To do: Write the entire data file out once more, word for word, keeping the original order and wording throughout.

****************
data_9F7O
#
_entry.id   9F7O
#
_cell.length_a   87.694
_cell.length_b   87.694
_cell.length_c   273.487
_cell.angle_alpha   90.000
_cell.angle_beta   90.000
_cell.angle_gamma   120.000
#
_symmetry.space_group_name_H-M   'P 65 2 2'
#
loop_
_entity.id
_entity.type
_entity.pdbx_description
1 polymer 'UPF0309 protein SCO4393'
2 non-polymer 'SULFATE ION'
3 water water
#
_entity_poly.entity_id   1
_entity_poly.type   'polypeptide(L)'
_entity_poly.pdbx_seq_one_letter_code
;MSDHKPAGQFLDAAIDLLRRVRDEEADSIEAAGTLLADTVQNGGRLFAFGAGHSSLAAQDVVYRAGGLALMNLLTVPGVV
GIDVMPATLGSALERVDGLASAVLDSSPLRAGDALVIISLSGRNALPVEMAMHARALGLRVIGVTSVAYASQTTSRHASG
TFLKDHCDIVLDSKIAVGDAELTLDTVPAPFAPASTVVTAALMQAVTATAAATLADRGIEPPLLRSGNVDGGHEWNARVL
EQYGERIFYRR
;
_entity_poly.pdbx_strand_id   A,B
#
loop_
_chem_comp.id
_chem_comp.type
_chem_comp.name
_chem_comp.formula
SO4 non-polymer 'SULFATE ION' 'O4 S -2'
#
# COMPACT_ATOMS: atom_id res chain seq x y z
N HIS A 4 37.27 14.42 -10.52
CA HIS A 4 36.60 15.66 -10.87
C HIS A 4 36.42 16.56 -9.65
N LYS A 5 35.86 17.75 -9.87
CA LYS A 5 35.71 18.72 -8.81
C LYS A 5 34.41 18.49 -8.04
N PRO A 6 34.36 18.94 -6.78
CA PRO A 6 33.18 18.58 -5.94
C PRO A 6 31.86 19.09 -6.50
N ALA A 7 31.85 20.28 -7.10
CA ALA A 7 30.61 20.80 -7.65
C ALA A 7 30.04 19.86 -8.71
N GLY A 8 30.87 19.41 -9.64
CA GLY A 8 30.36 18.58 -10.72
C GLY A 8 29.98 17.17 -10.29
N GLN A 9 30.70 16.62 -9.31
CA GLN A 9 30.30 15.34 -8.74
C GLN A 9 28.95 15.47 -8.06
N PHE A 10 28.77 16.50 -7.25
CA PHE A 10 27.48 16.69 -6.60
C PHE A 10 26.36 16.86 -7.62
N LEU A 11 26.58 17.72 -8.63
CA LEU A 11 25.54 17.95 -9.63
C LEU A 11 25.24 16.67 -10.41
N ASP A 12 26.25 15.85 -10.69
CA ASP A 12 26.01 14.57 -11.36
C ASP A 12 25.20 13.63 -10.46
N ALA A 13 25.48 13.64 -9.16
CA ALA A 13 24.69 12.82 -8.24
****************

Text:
data_9F7O
#
_entry.id   9F7O
#
_cell.length_a   87.694
_cell.length_b   87.694
_cell.length_c   273.487
_cell.angle_alpha   90.000
_cell.angle_beta   90.000
_cell.angle_gamma   120.000
#
_symmetry.space_group_name_H-M   'P 65 2 2'
#
loop_
_entity.id
_entity.type
_entity.pdbx_description
1 polymer 'UPF0309 protein SCO4393'
2 non-polymer 'SULFATE ION'
3 water water
#
_entity_poly.entity_id   1
_entity_poly.type   'polypeptide(L)'
_entity_poly.pdbx_seq_one_letter_code
;MSDHKPAGQFLDAAIDLLRRVRDEEADSIEAAGTLLADTVQNGGRLFAFGAGHSSLAAQDVVYRAGGLALMNLLTVPGVV
GIDVMPATLGSALERVDGLASAVLDSSPLRAGDALVIISLSGRNALPVEMAMHARALGLRVIGVTSVAYASQTTSRHASG
TFLKDHCDIVLDSKIAVGDAELTLDTVPAPFAPASTVVTAALMQAVTATAAATLADRGIEPPLLRSGNVDGGHEWNARVL
EQYGERIFYRR
;
_entity_poly.pdbx_strand_id   A,B
#
loop_
_chem_comp.id
_chem_comp.type
_chem_comp.name
_chem_comp.formula
SO4 non-polymer 'SULFATE ION' 'O4 S -2'
#
# COMPACT_ATOMS: atom_id res chain seq x y z
N HIS A 4 37.27 14.42 -10.52
CA HIS A 4 36.60 15.66 -10.87
C HIS A 4 36.42 16.56 -9.65
N LYS A 5 35.86 17.75 -9.87
CA LYS A 5 35.71 18.72 -8.81
C LYS A 5 34.41 18.49 -8.04
N PRO A 6 34.36 18.94 -6.78
CA PRO A 6 33.18 18.58 -5.94
C PRO A 6 31.86 19.09 -6.50
N ALA A 7 31.85 20.28 -7.10
CA ALA A 7 30.61 20.80 -7.65
C ALA A 7 30.04 19.86 -8.71
N GLY A 8 30.87 19.41 -9.64
CA GLY A 8 30.36 18.58 -10.72
C GLY A 8 29.98 17.17 -10.29
N GLN A 9 30.70 16.62 -9.31
CA GLN A 9 30.30 15.34 -8.74
C GLN A 9 28.95 15.47 -8.06
N PHE A 10 28.77 16.50 -7.25
CA PHE A 10 27.48 16.69 -6.60
C PHE A 10 26.36 16.86 -7.62
N LEU A 11 26.58 17.72 -8.63
CA LEU A 11 25.54 17.95 -9.63
C LEU A 11 25.24 16.67 -10.41
N ASP A 12 26.25 15.85 -10.69
CA ASP A 12 26.01 14.57 -11.36
C ASP A 12 25.20 13.63 -10.46
N ALA A 13 25.48 13.64 -9.16
CA ALA A 13 24.69 12.82 -8.24